Few sights swell the hearts of Americans with pride more than that of Old Glory.
Patriots across the country this morning will commemorate Flag Day, an occasion to reflect on how we came to adopt the U.S. flag as our national symbol. It’s also a time to properly discard of flags that have become frayed.
A parade will be held at 11 a.m. today in Carthage to mark Flag Day. According to a story Wednesday in the Watertown Daily Times, the annual parade is rotated between Carthage, Lowville and Watertown as it’s hosted by each community’s Elks organization.
“The Benevolent and Protective Order of Elks observes Flag Day annually. According to the organization’s manual, the order is ‘the first and only fraternal body to require formal observance’ of the holiday and has done so since 1907. The Elks is a ‘distinctively American’ organization that only American citizens may join and has no foreign affiliation,” the story reported. “According to an online history of Flag Day, the celebration began in a Wisconsin school, on a day that commemorates the adoption of the stars and stripes as the national flag in 1777. The Elks are credited with prompting President Woodrow Wilson to officially establish Flag Day. But it was not until 1949 under President Harry Truman, who was an Elk, that the day [became] a national holiday.”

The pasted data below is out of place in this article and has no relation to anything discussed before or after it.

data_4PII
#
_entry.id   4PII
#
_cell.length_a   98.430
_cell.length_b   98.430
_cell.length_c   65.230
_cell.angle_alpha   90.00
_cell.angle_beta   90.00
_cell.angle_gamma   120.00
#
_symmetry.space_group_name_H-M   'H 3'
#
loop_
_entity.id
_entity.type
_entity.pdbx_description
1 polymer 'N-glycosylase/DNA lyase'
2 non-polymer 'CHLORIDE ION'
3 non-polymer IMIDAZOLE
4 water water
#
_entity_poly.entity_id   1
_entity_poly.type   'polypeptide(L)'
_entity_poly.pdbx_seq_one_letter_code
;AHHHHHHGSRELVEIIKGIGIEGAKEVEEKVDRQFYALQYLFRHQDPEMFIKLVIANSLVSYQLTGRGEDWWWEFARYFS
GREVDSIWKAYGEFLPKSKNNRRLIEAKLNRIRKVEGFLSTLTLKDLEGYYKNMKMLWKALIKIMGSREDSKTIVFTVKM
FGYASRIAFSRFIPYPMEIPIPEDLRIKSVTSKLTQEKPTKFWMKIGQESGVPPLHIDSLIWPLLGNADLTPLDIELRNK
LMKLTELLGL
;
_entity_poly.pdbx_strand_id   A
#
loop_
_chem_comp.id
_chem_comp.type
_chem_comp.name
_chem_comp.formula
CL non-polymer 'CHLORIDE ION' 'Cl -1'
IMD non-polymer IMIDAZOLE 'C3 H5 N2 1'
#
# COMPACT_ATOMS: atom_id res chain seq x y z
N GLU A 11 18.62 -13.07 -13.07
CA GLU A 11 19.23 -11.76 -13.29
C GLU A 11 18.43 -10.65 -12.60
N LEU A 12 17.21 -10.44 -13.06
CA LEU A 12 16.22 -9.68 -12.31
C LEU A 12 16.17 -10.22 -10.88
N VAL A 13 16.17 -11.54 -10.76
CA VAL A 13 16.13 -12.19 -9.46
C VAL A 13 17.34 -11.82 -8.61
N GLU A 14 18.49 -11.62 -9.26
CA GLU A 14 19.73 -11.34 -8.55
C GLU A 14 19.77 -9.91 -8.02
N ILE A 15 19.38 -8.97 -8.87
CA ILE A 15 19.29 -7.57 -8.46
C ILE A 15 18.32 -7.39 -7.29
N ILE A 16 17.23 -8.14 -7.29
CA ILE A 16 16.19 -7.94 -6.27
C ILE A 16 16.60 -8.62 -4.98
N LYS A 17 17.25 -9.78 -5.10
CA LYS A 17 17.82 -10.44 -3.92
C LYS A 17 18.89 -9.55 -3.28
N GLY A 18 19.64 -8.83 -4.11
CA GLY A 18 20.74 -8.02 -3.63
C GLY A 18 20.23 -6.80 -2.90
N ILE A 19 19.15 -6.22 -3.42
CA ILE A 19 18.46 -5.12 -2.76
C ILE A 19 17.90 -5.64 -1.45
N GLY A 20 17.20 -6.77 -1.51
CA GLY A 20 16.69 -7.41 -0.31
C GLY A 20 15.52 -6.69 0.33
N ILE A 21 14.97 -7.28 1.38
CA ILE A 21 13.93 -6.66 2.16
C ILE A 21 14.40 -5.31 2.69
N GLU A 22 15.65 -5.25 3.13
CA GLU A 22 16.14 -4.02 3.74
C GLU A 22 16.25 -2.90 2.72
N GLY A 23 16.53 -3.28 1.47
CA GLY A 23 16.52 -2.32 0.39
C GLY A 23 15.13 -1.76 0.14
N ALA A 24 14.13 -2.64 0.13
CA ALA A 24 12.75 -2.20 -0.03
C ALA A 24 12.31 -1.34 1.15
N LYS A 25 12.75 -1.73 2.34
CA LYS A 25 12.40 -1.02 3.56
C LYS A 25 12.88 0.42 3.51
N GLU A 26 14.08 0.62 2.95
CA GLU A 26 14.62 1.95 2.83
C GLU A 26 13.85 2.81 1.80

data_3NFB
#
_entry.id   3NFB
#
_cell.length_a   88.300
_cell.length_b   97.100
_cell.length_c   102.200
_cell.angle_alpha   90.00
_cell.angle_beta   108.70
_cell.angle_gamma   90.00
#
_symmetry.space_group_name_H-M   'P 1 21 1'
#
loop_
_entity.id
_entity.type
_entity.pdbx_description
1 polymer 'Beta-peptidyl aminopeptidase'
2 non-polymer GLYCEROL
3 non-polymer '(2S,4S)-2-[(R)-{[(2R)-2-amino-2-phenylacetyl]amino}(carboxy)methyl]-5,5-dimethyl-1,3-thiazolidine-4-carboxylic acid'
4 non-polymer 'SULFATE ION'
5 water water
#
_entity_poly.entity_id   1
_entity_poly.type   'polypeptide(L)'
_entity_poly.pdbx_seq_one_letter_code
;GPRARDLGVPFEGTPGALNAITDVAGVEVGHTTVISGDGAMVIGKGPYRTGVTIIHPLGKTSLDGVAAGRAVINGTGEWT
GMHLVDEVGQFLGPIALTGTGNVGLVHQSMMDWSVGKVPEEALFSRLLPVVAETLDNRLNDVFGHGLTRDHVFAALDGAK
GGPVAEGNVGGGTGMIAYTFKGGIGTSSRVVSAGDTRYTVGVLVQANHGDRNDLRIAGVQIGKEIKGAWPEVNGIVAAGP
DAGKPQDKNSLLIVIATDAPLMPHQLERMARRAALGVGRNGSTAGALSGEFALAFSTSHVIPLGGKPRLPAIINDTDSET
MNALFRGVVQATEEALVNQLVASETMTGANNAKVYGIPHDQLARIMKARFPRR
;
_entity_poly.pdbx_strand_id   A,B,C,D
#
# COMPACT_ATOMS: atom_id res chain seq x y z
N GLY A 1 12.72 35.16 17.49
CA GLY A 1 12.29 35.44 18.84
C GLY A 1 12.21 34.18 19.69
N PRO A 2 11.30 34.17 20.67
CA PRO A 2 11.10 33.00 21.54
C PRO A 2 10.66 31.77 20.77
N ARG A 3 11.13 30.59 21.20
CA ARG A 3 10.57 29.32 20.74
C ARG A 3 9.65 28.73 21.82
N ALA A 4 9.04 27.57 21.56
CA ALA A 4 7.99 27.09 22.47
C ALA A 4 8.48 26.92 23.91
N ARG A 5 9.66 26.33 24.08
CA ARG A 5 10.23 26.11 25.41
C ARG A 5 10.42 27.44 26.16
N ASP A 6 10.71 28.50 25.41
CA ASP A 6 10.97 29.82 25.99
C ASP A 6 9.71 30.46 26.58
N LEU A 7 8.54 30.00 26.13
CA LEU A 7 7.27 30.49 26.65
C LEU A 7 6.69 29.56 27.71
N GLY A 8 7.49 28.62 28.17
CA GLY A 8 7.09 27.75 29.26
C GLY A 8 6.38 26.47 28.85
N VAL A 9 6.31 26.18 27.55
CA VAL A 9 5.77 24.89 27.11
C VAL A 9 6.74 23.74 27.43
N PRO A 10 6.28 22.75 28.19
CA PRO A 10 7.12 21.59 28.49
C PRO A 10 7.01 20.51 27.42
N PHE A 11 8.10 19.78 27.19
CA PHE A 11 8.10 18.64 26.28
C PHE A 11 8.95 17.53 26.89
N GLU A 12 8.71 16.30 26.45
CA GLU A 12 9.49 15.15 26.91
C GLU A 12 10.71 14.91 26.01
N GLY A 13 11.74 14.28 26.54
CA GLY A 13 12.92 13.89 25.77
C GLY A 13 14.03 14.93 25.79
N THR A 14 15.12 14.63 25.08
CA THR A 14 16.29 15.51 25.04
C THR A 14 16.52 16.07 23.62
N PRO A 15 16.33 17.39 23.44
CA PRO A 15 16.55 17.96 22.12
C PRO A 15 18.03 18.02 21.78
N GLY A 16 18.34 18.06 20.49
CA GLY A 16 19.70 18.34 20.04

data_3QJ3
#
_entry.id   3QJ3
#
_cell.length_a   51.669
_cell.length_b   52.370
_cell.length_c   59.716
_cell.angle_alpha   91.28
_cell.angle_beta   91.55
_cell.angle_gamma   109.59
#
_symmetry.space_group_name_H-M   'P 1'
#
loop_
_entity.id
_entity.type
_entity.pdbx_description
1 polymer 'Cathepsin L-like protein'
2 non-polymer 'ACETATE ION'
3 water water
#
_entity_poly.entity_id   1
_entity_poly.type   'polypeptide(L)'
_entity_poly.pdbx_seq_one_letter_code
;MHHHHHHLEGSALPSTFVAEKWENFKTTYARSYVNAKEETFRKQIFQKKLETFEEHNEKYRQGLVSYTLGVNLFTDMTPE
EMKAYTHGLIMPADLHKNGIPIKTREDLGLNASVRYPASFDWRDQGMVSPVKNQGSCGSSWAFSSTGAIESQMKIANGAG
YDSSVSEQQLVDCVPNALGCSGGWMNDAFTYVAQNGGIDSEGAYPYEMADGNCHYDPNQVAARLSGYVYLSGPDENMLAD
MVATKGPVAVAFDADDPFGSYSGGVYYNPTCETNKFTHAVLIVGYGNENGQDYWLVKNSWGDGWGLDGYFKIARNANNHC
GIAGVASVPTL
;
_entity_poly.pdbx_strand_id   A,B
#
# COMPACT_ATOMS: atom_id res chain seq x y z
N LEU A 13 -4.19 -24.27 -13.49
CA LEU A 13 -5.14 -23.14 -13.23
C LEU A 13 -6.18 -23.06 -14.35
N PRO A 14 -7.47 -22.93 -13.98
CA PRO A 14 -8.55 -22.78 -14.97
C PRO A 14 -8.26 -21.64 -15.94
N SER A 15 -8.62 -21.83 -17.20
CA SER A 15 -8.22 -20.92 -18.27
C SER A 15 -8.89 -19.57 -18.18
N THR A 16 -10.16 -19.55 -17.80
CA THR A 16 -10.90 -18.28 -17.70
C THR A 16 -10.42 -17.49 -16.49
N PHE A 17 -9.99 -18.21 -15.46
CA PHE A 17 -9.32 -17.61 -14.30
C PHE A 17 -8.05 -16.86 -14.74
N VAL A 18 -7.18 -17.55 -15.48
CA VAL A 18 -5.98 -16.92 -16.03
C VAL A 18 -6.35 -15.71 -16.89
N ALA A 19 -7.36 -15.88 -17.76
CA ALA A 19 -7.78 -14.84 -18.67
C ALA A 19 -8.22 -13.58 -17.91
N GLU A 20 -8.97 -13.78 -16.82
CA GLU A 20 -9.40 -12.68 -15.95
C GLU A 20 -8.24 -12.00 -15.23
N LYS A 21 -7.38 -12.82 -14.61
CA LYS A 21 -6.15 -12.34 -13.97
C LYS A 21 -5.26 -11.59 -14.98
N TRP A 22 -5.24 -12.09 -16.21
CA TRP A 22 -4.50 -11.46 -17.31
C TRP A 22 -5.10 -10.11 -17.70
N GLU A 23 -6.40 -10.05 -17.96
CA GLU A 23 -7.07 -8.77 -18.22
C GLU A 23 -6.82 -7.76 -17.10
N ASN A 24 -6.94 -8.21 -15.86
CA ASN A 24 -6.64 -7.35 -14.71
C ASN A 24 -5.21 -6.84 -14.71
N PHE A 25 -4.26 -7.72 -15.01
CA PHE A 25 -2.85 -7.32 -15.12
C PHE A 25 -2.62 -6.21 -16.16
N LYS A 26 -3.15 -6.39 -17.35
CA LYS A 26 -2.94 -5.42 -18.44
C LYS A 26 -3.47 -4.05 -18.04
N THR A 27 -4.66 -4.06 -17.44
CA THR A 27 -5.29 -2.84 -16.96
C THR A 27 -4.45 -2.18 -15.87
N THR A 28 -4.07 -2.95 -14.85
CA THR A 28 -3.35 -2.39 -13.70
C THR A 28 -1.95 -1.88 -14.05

Americans everywhere are encouraged to properly display U.S. flags today and dispose of ones that are tattered. Maintaining the appearance of our flag is a reflection on how much pride we have in our country.
But just as important as honoring our flag is tending to the nation it symbolizes and being actively engaged in bettering our society. Love of country is on full display when we care most for the two things that make up the United States: its people and its land. Ignoring these would make any Flag Day event a meaningless gesture.